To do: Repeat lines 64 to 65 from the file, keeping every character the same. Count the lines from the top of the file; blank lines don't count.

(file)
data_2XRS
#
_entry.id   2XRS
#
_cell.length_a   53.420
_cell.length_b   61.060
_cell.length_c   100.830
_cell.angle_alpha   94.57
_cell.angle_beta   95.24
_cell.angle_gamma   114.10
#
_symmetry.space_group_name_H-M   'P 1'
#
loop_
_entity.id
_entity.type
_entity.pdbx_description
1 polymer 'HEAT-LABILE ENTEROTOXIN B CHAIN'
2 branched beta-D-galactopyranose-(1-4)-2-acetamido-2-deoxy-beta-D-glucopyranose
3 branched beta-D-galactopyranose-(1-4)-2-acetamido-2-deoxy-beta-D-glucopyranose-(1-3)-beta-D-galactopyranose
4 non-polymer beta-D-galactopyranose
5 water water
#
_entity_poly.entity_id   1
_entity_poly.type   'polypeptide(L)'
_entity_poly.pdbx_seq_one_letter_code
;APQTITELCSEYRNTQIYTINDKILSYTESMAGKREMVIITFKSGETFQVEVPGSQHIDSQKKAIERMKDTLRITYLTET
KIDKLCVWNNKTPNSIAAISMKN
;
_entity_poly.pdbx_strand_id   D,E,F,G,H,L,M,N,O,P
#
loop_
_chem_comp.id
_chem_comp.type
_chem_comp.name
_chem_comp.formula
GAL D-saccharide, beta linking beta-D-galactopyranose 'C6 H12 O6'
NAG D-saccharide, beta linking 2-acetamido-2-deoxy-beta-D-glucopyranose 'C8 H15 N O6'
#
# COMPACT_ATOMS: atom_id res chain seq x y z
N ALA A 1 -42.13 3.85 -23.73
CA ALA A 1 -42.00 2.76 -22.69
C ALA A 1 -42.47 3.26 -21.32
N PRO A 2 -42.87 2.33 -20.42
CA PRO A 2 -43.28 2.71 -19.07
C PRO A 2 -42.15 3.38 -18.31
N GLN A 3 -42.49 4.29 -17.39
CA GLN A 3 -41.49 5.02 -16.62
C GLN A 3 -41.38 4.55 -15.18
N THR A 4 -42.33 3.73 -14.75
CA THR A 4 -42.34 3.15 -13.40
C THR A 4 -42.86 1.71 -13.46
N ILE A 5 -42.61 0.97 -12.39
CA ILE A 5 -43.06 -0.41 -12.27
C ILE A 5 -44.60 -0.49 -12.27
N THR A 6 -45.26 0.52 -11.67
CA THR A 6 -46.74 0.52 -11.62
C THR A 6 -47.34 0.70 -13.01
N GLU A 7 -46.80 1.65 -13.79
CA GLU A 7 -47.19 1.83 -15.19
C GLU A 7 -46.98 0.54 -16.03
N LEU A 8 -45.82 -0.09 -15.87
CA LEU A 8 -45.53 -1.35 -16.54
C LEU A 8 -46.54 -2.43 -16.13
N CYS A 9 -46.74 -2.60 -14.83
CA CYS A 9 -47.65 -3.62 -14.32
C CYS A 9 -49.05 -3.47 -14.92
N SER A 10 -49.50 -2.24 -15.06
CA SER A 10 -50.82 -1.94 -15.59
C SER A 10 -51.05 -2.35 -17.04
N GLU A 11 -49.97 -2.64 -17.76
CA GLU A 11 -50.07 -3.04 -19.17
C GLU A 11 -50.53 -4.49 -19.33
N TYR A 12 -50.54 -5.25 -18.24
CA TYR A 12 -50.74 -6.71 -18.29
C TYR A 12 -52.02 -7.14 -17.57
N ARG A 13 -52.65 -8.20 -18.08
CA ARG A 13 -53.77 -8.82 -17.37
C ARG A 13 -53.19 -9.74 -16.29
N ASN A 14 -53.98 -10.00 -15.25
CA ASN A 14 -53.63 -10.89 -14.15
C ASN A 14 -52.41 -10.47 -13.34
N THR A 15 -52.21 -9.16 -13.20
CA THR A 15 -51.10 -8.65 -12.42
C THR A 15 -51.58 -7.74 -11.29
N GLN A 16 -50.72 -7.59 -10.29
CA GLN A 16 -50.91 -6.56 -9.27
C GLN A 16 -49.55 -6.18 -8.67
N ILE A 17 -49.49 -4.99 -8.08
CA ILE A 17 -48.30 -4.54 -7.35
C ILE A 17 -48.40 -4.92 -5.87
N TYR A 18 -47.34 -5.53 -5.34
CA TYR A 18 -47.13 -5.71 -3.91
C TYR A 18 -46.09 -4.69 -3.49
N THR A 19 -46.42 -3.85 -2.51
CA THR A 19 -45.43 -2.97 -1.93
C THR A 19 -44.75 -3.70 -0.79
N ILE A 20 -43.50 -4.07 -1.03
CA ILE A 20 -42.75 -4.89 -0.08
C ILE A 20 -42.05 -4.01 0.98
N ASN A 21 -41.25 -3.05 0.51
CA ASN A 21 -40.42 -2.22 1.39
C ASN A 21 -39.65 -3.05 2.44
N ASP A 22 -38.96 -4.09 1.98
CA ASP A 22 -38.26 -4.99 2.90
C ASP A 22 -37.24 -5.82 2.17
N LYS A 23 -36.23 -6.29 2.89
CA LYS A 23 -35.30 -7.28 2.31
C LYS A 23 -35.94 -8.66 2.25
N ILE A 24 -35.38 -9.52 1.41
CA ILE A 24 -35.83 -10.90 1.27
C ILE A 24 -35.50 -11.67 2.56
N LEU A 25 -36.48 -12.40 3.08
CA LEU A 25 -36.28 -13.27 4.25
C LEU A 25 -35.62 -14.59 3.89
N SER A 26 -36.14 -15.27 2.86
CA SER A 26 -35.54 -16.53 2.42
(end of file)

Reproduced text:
C LEU A 8 -46.54 -2.43 -16.13
N CYS A 9 -46.74 -2.60 -14.83